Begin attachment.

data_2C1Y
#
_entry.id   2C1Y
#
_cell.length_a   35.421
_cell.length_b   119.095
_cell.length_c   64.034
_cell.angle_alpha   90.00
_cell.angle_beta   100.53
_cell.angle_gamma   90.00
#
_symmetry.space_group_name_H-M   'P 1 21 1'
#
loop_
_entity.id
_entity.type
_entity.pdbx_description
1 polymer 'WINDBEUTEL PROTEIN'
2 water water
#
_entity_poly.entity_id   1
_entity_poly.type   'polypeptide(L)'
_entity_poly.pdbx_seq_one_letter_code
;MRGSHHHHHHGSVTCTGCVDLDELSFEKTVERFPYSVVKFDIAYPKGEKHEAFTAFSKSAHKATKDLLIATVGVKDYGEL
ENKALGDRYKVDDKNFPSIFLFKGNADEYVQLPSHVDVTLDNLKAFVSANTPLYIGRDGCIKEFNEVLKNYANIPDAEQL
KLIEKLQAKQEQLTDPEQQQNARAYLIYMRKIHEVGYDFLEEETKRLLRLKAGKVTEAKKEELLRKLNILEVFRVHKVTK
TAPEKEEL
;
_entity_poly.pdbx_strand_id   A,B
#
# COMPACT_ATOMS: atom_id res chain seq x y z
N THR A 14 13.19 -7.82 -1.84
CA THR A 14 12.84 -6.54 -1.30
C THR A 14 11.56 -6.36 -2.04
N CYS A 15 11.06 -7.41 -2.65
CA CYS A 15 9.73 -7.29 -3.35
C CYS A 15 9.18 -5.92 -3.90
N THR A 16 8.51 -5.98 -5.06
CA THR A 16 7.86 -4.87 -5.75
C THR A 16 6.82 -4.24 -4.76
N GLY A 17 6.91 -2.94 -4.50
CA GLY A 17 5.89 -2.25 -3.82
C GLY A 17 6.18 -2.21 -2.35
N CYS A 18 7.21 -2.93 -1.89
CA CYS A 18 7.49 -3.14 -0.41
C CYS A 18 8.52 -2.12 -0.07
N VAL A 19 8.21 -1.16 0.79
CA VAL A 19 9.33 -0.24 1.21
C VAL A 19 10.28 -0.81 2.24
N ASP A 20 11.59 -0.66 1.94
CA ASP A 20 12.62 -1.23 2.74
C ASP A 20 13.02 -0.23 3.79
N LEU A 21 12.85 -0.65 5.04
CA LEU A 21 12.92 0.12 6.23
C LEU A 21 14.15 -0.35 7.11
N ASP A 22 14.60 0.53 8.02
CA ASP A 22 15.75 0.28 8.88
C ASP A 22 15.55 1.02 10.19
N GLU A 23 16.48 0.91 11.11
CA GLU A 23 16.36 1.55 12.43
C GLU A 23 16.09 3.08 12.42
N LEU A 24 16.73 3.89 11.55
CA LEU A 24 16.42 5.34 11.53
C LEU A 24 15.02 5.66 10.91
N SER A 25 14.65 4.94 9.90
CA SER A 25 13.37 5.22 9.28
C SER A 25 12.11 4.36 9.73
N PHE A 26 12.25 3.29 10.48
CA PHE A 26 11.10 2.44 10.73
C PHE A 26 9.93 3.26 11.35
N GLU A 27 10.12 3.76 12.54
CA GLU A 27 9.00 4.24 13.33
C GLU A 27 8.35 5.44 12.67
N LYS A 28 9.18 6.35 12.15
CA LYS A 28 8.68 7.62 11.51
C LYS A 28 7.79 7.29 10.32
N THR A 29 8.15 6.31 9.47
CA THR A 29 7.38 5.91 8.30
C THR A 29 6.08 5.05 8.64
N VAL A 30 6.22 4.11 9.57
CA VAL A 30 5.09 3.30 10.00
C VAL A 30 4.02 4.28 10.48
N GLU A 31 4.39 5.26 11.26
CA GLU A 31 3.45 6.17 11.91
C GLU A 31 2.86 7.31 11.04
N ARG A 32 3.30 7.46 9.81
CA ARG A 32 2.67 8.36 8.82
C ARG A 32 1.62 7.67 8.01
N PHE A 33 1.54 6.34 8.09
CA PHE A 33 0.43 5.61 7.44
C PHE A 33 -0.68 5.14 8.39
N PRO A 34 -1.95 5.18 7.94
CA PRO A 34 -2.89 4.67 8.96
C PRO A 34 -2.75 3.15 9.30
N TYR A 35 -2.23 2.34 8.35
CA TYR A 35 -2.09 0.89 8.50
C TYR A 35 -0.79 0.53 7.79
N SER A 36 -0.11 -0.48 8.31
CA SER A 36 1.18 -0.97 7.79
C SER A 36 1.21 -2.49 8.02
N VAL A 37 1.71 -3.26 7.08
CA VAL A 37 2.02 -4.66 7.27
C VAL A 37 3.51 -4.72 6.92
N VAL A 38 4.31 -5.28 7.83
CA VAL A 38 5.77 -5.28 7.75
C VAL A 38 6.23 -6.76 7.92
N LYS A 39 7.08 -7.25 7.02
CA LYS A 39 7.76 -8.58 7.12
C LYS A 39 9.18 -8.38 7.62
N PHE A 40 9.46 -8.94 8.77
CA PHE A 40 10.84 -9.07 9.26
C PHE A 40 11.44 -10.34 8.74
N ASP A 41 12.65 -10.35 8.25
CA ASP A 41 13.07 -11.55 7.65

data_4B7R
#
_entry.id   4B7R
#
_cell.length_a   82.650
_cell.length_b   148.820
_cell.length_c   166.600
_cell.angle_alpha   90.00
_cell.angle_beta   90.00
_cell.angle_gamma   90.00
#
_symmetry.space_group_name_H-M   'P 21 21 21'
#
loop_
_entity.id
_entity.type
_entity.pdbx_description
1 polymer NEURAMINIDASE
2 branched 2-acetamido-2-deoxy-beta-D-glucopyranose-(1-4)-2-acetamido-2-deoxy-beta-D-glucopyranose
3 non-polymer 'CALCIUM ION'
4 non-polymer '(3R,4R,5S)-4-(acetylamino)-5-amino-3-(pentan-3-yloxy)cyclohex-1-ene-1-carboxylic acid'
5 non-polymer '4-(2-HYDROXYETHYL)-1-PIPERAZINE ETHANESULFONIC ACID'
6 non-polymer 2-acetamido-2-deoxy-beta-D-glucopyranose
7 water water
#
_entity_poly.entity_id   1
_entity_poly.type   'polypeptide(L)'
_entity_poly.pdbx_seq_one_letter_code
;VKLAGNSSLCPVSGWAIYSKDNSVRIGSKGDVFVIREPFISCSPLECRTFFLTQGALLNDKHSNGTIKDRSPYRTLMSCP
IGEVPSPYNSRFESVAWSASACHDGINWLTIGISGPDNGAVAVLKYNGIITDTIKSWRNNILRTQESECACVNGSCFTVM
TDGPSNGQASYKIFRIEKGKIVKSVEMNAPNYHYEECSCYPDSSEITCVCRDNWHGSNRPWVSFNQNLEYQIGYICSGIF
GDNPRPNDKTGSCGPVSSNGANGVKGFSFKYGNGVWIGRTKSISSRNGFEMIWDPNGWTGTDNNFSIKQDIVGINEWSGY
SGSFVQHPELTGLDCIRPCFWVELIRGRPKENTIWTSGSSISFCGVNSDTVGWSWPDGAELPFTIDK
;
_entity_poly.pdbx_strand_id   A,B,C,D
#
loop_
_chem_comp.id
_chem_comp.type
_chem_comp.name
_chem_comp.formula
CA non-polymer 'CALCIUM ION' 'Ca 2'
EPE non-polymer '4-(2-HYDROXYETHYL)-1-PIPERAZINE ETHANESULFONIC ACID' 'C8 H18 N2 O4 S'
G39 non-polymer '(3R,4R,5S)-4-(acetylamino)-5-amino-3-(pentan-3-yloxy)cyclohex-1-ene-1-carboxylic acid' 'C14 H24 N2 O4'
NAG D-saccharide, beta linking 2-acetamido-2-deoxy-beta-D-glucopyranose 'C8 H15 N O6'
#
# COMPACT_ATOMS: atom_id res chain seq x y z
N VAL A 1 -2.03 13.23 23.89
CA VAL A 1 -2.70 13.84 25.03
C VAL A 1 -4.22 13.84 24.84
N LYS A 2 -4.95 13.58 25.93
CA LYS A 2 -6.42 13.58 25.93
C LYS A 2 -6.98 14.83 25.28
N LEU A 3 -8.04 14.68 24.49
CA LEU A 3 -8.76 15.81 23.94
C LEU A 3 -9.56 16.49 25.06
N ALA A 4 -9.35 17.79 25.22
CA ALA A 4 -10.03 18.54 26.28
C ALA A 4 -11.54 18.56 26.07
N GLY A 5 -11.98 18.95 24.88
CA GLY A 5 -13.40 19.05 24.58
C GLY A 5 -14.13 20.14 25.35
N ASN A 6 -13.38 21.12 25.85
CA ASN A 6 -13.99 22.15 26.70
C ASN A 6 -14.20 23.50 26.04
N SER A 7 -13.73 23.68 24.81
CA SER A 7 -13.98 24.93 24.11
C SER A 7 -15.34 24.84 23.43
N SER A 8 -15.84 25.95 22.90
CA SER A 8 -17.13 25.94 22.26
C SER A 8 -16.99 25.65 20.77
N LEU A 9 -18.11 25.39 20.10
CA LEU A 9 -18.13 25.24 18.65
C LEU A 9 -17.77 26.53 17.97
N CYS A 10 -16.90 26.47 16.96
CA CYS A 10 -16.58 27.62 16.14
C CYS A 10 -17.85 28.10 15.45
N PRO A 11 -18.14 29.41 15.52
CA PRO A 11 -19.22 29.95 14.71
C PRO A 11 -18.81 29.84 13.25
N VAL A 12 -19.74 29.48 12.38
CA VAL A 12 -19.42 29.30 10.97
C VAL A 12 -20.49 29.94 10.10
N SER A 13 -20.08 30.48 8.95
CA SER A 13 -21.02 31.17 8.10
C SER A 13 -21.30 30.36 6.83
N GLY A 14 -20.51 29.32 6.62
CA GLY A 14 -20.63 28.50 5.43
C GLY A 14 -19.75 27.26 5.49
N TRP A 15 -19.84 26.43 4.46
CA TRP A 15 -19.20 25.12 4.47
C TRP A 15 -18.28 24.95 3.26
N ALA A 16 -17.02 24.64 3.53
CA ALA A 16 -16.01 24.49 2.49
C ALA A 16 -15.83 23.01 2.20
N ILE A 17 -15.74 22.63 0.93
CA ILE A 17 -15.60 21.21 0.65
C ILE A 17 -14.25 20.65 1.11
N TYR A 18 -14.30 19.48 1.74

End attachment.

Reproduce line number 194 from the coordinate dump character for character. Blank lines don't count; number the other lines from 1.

C PRO A 11 -18.81 29.84 13.25